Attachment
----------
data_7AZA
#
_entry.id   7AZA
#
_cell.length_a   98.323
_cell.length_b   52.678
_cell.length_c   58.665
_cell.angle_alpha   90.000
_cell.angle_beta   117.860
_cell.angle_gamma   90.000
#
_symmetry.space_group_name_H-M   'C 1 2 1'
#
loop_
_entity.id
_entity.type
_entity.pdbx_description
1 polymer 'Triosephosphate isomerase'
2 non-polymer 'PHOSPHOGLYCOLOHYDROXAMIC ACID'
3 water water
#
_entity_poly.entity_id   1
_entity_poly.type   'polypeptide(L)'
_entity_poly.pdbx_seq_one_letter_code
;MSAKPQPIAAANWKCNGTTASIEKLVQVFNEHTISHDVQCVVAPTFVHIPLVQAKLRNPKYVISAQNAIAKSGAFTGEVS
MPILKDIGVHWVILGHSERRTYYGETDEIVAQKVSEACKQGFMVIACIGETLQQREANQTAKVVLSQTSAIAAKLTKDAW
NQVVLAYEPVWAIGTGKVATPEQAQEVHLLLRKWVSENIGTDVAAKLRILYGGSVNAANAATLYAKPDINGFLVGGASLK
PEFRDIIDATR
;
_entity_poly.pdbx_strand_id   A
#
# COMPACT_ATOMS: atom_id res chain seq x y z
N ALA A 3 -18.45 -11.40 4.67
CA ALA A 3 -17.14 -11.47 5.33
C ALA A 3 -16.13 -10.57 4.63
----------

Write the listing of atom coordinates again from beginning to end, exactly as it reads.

data_7AZA
#
_entry.id   7AZA
#
_cell.length_a   98.323
_cell.length_b   52.678
_cell.length_c   58.665
_cell.angle_alpha   90.000
_cell.angle_beta   117.860
_cell.angle_gamma   90.000
#
_symmetry.space_group_name_H-M   'C 1 2 1'
#
loop_
_entity.id
_entity.type
_entity.pdbx_description
1 polymer 'Triosephosphate isomerase'
2 non-polymer 'PHOSPHOGLYCOLOHYDROXAMIC ACID'
3 water water
#
_entity_poly.entity_id   1
_entity_poly.type   'polypeptide(L)'
_entity_poly.pdbx_seq_one_letter_code
;MSAKPQPIAAANWKCNGTTASIEKLVQVFNEHTISHDVQCVVAPTFVHIPLVQAKLRNPKYVISAQNAIAKSGAFTGEVS
MPILKDIGVHWVILGHSERRTYYGETDEIVAQKVSEACKQGFMVIACIGETLQQREANQTAKVVLSQTSAIAAKLTKDAW
NQVVLAYEPVWAIGTGKVATPEQAQEVHLLLRKWVSENIGTDVAAKLRILYGGSVNAANAATLYAKPDINGFLVGGASLK
PEFRDIIDATR
;
_entity_poly.pdbx_strand_id   A
#
# COMPACT_ATOMS: atom_id res chain seq x y z
N ALA A 3 -18.45 -11.40 4.67
CA ALA A 3 -17.14 -11.47 5.33
C ALA A 3 -16.13 -10.57 4.63